Biophysical controls of increased tundra productivity in the western Canadian Arctic

Date

2021

Authors

Chen, Angel
Lantz, Trevor C.
Hermosilla, Txomin
Wulder, Michael A.

Journal Title

Journal ISSN

Volume Title

Publisher

Remote Sensing of Environment

Abstract

Rapid climate warming has widely been considered as the main driver of recent increases in Arctic tundra productivity. Field observations and remote sensing both show that tundra “greening” has been widespread, but heterogeneity in regional and landscape-scale trends suggest that additional controls are mediating the response of tundra vegetation to warming. In this study, we examined the relationship between changes in vegetation productivity in the western Canadian Arctic and biophysical variables by analyzing trends in the Enhanced Vegetation Index (EVI) obtained from nonparametric regression of annual Landsat surface reflectance composites. We used Random Forests classification and regression tree modelling to predict the trajectory and magnitude of greening from 1984 to 2016 and identify biophysical controls. More than two-thirds of our study area showed statistically significant increases in vegetation productivity, but observed changes were heterogeneous, occurring most rapidly within areas of the Southern Arctic that were: (1) dominated by dwarf and upright shrub cover types, (2) moderately sloping, and (3) located at lower elevation. These findings suggest that the response of tundra vegetation to warming is mediated by regional- and landscape-scale variation in microclimate, topography and soil moisture, and physiological differences among plant functional groups. Our work highlights the potential of the joint analysis of annual remotely sensed vegetation indices and broad-scale biophysical data to understand spatial variation in tundra vegetation change.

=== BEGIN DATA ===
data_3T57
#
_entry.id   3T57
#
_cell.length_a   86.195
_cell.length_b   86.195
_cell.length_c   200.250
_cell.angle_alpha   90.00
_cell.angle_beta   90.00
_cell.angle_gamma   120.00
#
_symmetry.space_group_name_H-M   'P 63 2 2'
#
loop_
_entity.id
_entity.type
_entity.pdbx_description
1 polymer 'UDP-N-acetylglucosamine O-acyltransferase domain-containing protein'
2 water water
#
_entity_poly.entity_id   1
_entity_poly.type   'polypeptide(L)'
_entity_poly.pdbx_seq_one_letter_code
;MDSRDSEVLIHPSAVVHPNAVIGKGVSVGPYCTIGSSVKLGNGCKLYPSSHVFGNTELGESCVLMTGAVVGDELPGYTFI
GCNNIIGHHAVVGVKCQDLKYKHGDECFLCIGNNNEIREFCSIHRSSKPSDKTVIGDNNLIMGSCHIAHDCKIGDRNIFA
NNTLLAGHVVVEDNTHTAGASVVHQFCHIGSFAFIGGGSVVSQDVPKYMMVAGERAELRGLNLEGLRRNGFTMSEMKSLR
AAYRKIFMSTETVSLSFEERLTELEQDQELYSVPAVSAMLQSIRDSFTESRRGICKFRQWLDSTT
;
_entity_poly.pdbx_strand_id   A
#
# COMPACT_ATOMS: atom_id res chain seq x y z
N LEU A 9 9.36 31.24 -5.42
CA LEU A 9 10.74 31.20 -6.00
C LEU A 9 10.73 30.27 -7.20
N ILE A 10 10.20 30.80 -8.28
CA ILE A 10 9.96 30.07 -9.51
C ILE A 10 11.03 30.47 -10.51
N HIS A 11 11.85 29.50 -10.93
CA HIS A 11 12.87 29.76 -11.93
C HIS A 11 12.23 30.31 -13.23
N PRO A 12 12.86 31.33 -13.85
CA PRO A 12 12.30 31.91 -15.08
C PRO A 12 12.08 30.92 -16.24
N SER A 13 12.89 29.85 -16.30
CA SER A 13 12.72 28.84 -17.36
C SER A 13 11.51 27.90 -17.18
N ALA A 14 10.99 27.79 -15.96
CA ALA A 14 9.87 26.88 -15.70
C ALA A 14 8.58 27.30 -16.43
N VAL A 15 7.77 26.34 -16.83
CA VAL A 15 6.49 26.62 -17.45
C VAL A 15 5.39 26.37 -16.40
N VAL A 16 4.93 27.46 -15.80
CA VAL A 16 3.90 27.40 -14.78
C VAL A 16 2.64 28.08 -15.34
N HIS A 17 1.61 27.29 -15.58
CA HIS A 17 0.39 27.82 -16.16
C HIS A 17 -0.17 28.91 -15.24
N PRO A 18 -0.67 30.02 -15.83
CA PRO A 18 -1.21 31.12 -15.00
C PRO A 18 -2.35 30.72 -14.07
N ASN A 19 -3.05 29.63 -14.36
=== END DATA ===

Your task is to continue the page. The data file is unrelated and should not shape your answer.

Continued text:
Description

Keywords

Landsat, Random Forests, Arctic tundra, Greening, EVI, Vegetation indices, Climate change

Citation

Chen, A., Lantz, T. C., Hermosilla, T., & Wulder, M. A. (2021). Biophysical controls of increased tundra productivity in the western Canadian Arctic. Remote Sensing of Environment, 258, 1-12. https://doi.org/10.1016/j.rse.2021.112358.